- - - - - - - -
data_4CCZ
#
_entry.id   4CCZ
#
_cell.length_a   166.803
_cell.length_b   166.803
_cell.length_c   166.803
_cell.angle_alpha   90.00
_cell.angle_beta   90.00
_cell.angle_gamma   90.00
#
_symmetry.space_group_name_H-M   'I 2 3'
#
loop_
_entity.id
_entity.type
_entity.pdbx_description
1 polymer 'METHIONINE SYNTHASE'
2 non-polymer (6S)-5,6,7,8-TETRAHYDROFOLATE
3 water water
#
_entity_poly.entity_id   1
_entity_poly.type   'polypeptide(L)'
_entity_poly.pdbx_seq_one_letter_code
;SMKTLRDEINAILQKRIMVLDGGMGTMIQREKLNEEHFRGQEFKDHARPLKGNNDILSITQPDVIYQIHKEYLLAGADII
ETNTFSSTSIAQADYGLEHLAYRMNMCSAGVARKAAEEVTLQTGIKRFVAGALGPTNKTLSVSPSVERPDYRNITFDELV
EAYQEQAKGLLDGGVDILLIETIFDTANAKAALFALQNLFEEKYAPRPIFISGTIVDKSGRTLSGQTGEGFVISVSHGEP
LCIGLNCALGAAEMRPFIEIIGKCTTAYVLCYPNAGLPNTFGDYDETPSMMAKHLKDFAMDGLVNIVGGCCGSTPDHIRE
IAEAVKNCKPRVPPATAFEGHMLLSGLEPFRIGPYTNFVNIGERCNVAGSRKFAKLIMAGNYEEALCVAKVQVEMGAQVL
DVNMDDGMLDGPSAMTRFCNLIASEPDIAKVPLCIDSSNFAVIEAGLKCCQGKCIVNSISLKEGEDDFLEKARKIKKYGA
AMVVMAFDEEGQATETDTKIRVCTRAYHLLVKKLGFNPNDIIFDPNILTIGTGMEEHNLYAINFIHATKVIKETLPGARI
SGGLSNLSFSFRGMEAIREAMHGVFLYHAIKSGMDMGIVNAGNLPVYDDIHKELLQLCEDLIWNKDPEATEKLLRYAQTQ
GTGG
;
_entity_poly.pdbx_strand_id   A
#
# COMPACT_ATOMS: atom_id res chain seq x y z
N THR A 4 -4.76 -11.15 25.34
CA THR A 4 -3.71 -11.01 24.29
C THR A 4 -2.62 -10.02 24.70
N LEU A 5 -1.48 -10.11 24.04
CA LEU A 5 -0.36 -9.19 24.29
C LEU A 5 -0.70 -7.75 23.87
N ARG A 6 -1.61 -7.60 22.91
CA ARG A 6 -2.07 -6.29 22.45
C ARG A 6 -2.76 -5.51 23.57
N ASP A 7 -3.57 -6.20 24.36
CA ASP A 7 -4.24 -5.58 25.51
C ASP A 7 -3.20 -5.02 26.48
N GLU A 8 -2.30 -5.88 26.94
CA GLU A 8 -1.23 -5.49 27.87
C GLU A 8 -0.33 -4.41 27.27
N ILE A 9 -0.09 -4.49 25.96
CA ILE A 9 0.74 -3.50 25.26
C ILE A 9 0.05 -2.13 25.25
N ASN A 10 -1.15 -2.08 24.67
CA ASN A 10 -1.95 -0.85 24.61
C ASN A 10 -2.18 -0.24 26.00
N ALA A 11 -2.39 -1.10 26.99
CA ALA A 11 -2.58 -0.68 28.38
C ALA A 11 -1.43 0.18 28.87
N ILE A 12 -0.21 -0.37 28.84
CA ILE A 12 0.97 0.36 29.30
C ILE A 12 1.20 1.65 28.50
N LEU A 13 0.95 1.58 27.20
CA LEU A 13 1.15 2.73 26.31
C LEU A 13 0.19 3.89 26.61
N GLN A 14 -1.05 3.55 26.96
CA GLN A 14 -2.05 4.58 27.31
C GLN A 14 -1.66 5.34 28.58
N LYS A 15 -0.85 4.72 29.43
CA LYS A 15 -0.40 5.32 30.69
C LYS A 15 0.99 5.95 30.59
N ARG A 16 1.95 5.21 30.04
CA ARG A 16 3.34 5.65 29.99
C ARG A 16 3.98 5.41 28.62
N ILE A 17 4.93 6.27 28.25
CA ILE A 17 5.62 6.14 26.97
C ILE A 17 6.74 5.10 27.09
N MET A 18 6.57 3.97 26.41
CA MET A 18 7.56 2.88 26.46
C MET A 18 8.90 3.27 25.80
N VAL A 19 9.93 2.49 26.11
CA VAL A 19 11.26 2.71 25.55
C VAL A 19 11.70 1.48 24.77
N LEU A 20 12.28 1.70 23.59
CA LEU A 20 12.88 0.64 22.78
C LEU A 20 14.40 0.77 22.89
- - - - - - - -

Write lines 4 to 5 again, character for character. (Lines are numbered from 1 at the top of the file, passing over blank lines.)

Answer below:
#
_cell.length_a   166.803